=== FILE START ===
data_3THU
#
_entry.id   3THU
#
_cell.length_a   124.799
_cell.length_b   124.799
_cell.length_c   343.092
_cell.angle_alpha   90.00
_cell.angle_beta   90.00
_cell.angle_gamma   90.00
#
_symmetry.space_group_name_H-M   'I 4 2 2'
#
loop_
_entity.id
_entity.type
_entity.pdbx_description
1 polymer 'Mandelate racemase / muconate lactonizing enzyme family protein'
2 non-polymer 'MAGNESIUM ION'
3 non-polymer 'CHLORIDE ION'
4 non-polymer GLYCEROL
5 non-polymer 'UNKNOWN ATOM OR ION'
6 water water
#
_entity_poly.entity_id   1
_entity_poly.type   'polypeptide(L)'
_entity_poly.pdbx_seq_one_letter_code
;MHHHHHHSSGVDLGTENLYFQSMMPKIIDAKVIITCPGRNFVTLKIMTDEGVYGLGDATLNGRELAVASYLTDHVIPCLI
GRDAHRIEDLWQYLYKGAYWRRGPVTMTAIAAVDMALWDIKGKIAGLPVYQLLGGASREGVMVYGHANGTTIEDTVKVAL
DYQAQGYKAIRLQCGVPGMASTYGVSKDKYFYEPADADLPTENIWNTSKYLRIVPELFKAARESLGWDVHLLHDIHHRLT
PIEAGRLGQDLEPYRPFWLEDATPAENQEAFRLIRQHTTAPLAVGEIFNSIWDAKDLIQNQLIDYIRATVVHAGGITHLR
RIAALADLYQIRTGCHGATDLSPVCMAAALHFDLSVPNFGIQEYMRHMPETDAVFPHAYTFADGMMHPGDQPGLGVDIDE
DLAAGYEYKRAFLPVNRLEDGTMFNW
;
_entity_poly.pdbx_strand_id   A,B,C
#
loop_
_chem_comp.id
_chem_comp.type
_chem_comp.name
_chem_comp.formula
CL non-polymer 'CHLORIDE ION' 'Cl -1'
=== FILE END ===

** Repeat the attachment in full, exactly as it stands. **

data_3THU
#
_entry.id   3THU
#
_cell.length_a   124.799
_cell.length_b   124.799
_cell.length_c   343.092
_cell.angle_alpha   90.00
_cell.angle_beta   90.00
_cell.angle_gamma   90.00
#
_symmetry.space_group_name_H-M   'I 4 2 2'
#
loop_
_entity.id
_entity.type
_entity.pdbx_description
1 polymer 'Mandelate racemase / muconate lactonizing enzyme family protein'
2 non-polymer 'MAGNESIUM ION'
3 non-polymer 'CHLORIDE ION'
4 non-polymer GLYCEROL
5 non-polymer 'UNKNOWN ATOM OR ION'
6 water water
#
_entity_poly.entity_id   1
_entity_poly.type   'polypeptide(L)'
_entity_poly.pdbx_seq_one_letter_code
;MHHHHHHSSGVDLGTENLYFQSMMPKIIDAKVIITCPGRNFVTLKIMTDEGVYGLGDATLNGRELAVASYLTDHVIPCLI
GRDAHRIEDLWQYLYKGAYWRRGPVTMTAIAAVDMALWDIKGKIAGLPVYQLLGGASREGVMVYGHANGTTIEDTVKVAL
DYQAQGYKAIRLQCGVPGMASTYGVSKDKYFYEPADADLPTENIWNTSKYLRIVPELFKAARESLGWDVHLLHDIHHRLT
PIEAGRLGQDLEPYRPFWLEDATPAENQEAFRLIRQHTTAPLAVGEIFNSIWDAKDLIQNQLIDYIRATVVHAGGITHLR
RIAALADLYQIRTGCHGATDLSPVCMAAALHFDLSVPNFGIQEYMRHMPETDAVFPHAYTFADGMMHPGDQPGLGVDIDE
DLAAGYEYKRAFLPVNRLEDGTMFNW
;
_entity_poly.pdbx_strand_id   A,B,C
#
loop_
_chem_comp.id
_chem_comp.type
_chem_comp.name
_chem_comp.formula
CL non-polymer 'CHLORIDE ION' 'Cl -1'